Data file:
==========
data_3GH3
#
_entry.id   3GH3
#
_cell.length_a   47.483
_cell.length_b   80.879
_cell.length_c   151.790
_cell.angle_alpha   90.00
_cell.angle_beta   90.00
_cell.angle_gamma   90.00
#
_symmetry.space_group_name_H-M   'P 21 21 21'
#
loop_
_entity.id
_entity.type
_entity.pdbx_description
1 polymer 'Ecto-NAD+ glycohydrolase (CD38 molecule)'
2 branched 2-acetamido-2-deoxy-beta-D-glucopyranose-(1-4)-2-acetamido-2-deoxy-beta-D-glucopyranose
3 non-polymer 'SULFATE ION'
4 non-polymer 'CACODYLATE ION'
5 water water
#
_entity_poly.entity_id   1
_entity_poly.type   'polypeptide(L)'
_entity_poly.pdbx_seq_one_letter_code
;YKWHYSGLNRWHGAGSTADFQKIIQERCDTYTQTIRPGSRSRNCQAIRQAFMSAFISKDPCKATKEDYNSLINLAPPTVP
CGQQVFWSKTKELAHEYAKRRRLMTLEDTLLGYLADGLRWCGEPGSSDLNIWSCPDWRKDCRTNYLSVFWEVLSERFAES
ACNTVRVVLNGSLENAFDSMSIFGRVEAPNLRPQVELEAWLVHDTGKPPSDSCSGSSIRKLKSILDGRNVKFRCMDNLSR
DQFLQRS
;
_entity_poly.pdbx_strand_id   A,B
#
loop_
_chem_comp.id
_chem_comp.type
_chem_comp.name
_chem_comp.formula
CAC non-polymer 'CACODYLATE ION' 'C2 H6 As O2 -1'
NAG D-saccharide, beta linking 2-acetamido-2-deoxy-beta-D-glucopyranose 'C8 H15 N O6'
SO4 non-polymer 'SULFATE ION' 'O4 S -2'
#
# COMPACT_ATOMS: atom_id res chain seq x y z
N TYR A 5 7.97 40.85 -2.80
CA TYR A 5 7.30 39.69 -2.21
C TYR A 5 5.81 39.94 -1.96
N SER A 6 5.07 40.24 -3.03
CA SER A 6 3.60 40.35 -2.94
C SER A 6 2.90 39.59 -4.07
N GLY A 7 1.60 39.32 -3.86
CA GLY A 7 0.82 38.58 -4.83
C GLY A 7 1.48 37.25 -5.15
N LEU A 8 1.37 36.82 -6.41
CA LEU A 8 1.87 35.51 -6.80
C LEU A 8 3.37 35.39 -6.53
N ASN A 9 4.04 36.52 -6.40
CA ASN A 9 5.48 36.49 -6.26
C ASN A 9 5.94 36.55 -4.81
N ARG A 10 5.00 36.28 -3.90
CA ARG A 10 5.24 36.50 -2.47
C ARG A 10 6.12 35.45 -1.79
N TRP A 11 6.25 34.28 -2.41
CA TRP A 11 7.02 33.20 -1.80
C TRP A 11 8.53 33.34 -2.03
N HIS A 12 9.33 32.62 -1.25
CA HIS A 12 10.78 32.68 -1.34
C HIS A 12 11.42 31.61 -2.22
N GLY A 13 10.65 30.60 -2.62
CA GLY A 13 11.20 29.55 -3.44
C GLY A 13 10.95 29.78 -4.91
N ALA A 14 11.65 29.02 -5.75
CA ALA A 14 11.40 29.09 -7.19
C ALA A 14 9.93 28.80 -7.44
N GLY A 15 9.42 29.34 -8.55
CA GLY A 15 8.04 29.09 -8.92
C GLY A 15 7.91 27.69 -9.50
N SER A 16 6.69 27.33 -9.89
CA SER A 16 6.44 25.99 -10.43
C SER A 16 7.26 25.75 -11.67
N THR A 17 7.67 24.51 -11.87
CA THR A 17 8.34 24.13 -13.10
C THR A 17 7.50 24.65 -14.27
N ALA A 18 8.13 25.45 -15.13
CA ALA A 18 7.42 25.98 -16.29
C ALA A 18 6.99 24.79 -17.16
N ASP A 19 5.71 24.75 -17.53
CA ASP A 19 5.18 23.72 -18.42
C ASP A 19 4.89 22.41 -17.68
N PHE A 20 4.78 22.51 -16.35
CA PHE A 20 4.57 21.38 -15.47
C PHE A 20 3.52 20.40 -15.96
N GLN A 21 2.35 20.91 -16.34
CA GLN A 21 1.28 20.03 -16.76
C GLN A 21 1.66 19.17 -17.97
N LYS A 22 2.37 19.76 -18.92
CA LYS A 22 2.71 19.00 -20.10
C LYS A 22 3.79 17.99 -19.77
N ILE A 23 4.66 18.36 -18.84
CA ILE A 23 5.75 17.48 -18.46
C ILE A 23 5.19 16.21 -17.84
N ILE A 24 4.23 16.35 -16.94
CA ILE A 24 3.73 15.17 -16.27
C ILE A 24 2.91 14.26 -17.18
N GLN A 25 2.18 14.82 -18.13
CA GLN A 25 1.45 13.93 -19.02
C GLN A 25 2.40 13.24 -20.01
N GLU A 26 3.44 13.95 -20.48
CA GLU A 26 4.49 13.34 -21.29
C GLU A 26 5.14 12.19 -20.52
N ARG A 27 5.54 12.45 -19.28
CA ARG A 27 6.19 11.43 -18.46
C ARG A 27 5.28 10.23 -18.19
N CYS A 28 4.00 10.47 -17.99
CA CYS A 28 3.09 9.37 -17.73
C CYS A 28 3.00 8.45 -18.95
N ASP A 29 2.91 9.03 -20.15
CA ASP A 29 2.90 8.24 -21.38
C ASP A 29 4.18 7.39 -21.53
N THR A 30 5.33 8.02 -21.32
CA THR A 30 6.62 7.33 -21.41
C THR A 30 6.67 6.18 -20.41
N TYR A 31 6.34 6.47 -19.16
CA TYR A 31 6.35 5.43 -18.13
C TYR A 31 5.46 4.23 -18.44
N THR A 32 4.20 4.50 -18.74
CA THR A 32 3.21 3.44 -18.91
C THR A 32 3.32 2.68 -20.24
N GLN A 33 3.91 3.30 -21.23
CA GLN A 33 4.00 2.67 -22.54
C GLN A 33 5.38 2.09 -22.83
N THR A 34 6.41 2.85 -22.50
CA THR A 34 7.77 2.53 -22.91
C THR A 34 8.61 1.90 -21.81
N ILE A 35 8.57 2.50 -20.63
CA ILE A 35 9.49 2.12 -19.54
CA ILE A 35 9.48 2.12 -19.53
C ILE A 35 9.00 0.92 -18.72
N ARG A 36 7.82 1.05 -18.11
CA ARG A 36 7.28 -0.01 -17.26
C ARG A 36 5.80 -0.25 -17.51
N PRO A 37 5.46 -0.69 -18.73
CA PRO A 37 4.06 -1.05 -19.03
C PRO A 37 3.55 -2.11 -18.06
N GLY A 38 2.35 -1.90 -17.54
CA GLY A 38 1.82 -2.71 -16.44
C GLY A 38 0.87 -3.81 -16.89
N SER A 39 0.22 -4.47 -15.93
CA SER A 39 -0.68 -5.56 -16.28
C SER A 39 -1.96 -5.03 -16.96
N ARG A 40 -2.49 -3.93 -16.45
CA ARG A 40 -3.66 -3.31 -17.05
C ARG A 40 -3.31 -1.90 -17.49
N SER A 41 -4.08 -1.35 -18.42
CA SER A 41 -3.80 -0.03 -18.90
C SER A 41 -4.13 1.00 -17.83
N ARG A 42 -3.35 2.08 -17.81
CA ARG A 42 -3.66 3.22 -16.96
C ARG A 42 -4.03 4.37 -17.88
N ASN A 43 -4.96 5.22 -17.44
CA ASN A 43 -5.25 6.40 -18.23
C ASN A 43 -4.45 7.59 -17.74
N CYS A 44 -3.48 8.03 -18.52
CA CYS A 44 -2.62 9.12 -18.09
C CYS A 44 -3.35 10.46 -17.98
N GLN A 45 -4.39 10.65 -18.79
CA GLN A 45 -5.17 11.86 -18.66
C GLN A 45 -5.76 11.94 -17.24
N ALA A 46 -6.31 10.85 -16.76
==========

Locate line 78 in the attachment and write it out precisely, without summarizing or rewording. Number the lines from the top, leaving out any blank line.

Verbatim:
CA SER A 16 6.44 25.99 -10.43